There are certain things to keep in mind. Although the rule of thumb is 128, you may have specific needs for certain situations. For instance, people with less memory may want to know how low they are willing to go, or people preserving their CDs may want maximum quality. So here I will provide comparable clips of music for you to judge on your own. A key judging point if you are tight on memory is to figure how simple the song is. The less unique sounds and instruments in the music, the less difference you'll notice as the quality drops.

Right Click the Link and select "Save Target as" to download each clip so you can compare them to each other closely.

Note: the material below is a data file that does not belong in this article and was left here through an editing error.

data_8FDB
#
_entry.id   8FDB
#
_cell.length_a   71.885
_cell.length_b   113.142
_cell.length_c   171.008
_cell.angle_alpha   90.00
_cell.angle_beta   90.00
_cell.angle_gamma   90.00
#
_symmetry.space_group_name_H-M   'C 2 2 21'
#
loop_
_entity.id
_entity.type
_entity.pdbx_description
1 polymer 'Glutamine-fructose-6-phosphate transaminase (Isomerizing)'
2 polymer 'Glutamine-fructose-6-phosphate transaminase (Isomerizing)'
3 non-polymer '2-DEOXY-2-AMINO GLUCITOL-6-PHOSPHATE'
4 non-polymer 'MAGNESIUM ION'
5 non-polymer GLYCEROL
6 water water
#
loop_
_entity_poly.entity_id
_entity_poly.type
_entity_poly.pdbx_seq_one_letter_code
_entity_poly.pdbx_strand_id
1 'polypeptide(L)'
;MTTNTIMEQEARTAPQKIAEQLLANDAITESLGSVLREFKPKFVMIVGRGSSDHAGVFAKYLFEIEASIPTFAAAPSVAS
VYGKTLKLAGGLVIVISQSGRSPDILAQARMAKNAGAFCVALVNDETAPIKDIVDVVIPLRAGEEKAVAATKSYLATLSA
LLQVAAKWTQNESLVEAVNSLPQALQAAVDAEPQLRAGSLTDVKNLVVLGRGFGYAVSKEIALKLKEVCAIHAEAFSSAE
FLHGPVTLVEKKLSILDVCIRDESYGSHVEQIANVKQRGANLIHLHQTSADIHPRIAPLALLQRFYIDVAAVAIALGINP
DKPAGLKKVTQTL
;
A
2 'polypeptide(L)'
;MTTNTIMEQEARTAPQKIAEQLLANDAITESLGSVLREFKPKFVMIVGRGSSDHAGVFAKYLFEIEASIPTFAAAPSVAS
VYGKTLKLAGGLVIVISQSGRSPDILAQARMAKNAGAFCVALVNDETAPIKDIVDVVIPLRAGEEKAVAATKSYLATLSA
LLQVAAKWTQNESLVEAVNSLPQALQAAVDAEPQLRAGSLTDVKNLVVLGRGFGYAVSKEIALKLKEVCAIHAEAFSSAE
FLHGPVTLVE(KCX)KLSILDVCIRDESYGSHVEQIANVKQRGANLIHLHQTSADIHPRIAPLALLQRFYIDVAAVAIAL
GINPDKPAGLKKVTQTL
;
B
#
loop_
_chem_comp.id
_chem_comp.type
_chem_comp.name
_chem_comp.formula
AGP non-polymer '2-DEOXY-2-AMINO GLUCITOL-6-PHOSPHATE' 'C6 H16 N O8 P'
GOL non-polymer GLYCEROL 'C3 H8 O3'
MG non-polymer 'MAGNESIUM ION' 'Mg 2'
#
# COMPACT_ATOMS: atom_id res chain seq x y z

Simple Music Compressed: Download 30 second clips of a simple music piece (only consists of vocals and guitar) recorded by Sean Lucy. (Song: Shallow Sea.)
128 kbitsYup, it's the song. Good quality. Or as good as it was recorded.
64 kbitsAt 64 kbits, close observation reveals a slight loss of quality, but due to the fact that there are only 2 sources of sound, it handles this cut well. Some of the guitar quality is lost, however.
32 kbitsHere we notice a loss of voice quality, and the guitar sounds decidedly muffled. The yelling towards the latter half of the file still stands up.
16 kbitsKinda sounds like I stuck my head under a pillow. The guitar is very muddled and indistinguishable, the voice has lost almost all of its dynamic.
8 kbits And now we've stuck our head under water. Guitar sound is almost utterly destroyed. Voice is nearly incomprehensible.

Now let's kick it up to a more complex song, then end it with a full out studio song. This next song is Is another SL Recording of the song Phone. It has drums, guitar, bass guitar, and vocals. Notice how much quicker it degrades in quality.